Fatal five

LOCALS TAKE TOO MANY RISK: Superintendent Campbell Hill says more than half of deaths on country roads are locals.

“REGIONAL people are dying on our roads and it’s got to stop.”

That’s the key message Limestone Coast Police Superintendent Campbell Hill wants to get across to the community.

His message is part of a state-wide advertising campaign designed to build awareness of the risks country drivers take on our roads that may result in fatalities.

Drink or drug driving, not wearing a seatbelt, excessive speed, distraction, dangerous driving – including driving when tired – are the behaviours that cause deaths on country roads, according to police.

“This is a key strategy targeting messaging to our rural communities to save our people from dying – we want to stop it – it’s as simple as that,” Supt Hill said.

The fatal five behaviours can be undertaken by some of the most “law abiding people in our community” according to the superintendent.

“When we talk about the fatal five behaviours, we need to dispel this myth that the evil criminal is doing these things,” Supt Hill said.

“These behaviours can still occur within the most law-abiding citizens in our community.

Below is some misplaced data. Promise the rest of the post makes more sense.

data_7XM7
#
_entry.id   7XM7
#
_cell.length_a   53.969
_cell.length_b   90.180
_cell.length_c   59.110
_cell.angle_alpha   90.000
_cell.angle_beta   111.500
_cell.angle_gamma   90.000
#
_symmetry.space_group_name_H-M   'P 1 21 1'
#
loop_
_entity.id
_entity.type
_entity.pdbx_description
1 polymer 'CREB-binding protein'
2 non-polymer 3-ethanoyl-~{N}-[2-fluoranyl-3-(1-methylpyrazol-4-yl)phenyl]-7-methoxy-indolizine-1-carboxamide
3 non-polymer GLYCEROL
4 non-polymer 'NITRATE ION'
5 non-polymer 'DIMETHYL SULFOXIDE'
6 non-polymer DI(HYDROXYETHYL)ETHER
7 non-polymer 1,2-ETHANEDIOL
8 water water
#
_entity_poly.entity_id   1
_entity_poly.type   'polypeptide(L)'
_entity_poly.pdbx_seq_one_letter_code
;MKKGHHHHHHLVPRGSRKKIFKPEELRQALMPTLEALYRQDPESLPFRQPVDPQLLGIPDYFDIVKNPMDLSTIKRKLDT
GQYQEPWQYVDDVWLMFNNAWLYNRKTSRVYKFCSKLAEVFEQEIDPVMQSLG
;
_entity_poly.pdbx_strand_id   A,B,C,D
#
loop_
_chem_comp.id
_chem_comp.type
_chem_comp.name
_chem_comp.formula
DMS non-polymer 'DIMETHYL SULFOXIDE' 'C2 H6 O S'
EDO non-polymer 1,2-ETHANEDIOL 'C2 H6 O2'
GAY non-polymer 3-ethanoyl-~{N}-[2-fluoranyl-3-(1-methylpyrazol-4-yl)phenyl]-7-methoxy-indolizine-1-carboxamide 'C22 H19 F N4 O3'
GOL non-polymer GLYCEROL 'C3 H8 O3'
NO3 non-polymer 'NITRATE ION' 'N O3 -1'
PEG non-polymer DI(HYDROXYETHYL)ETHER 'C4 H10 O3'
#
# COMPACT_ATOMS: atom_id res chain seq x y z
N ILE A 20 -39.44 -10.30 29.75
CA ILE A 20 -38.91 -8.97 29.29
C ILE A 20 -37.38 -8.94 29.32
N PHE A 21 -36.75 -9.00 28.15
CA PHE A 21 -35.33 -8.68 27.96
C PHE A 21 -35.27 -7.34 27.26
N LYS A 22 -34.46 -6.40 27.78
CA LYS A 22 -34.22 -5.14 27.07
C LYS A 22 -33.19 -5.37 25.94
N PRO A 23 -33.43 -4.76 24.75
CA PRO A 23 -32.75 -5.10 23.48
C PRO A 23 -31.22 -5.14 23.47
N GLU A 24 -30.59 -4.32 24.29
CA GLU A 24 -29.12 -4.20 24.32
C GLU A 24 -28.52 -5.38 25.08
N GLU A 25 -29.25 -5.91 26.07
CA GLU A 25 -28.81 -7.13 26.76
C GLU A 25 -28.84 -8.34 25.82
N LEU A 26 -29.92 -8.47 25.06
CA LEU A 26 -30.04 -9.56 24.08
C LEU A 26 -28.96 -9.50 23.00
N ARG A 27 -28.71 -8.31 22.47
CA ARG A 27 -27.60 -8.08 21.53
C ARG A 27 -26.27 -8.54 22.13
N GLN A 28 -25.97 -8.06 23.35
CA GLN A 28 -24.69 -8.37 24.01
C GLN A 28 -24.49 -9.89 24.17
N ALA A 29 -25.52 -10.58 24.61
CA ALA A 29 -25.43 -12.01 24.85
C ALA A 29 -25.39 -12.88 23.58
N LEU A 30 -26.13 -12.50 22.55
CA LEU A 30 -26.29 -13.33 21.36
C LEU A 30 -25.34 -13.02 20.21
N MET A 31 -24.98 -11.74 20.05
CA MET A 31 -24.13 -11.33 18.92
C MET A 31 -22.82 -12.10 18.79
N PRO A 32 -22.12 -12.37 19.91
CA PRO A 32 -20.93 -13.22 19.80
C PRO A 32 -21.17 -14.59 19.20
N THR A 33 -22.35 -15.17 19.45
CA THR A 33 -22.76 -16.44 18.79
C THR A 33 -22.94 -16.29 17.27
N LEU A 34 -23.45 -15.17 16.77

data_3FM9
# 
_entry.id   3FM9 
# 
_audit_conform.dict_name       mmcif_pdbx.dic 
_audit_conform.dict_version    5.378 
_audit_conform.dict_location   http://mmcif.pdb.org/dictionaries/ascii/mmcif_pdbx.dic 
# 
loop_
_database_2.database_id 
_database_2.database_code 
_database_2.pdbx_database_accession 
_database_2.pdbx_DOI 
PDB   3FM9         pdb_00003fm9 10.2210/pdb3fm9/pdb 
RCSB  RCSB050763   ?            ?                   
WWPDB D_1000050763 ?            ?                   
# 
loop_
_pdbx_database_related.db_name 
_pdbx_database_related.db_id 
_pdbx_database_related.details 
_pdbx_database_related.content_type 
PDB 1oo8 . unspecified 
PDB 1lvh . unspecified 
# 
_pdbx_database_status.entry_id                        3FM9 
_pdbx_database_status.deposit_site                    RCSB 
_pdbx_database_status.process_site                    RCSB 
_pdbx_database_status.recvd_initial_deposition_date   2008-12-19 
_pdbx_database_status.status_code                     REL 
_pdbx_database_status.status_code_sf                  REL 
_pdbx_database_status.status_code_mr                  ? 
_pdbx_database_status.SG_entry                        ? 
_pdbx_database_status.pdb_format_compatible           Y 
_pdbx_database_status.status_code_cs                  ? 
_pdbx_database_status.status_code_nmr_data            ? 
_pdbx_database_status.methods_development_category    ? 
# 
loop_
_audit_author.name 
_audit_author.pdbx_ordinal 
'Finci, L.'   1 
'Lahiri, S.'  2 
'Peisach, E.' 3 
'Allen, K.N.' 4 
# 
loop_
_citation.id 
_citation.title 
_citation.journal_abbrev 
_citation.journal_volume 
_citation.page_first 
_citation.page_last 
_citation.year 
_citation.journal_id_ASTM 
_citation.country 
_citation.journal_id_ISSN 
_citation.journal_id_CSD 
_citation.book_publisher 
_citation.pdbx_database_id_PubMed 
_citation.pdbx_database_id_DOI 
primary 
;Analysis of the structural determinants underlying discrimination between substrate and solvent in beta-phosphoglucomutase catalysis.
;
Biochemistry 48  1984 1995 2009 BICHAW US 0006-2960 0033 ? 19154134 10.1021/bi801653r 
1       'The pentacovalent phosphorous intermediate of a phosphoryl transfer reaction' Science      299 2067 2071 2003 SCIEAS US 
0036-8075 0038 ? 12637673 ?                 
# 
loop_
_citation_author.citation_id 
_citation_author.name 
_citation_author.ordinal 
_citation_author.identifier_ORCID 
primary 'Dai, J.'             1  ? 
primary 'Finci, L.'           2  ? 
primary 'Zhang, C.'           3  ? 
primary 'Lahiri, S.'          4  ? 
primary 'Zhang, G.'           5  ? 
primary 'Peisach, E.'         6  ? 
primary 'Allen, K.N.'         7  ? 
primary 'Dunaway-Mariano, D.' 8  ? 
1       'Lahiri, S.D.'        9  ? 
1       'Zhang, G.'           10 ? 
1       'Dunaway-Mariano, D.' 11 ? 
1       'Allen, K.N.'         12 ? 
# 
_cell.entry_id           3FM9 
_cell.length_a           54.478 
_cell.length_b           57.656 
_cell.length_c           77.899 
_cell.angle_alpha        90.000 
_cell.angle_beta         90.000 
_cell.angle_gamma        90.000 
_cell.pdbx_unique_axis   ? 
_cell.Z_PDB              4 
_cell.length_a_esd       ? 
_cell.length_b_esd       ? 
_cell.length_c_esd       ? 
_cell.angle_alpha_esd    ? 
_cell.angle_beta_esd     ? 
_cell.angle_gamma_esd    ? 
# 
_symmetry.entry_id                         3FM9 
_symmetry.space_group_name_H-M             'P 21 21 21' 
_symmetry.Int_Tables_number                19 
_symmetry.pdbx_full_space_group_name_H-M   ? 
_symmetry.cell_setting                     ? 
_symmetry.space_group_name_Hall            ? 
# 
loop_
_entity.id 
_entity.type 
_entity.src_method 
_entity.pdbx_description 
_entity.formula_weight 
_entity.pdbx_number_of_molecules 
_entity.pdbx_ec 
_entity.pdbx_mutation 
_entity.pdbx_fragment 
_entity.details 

“It’s not just the young louts doing burnouts.

“These are things done by our most honest and genuine trustworthy people in our community; they still make mistakes on our roads.

“It’s a misconception about it [only] being people from out of town – Adelaide, Melbourne or built-up cities – coming to our area and coming unstuck is false.”

Supt Hill said, for example, farmers not wearing a seatbelt when travelling from paddock to paddock via a public road is how deaths can occur on our roads.

“We are talking about what could be the minuscule type things like people on the land who are working between their properties and who may not put their seatbelt on to travel on the highway for two minutes between two different property gates,” he said.

“We understand the mentality of that; they have been doing this for 20 years and they don’t think it’s going to be them.

“What they need to understand is that there may be someone just up the road who isn’t paying attention and when you get the combination of those two cars coming together, the person without a seatbelt on is going to get killed.”

Mr Hill said within two thirds of people dying on regional roads are regional people.

“The research has been done and the evidence is clear that our own people are dying more often than not within 20 kilometres of their own home and it’s from one of the five fatal reasons why people die,” he said.

Supt Hill said the campaign was about driving home the message to the people who need it.

“Generating conversations for people to have within their social circles, club and community groups, at work with their mates; this is very much about getting people to understand that the data shows, as rural drivers, we can be our own problem sometimes,” Supt Hill said.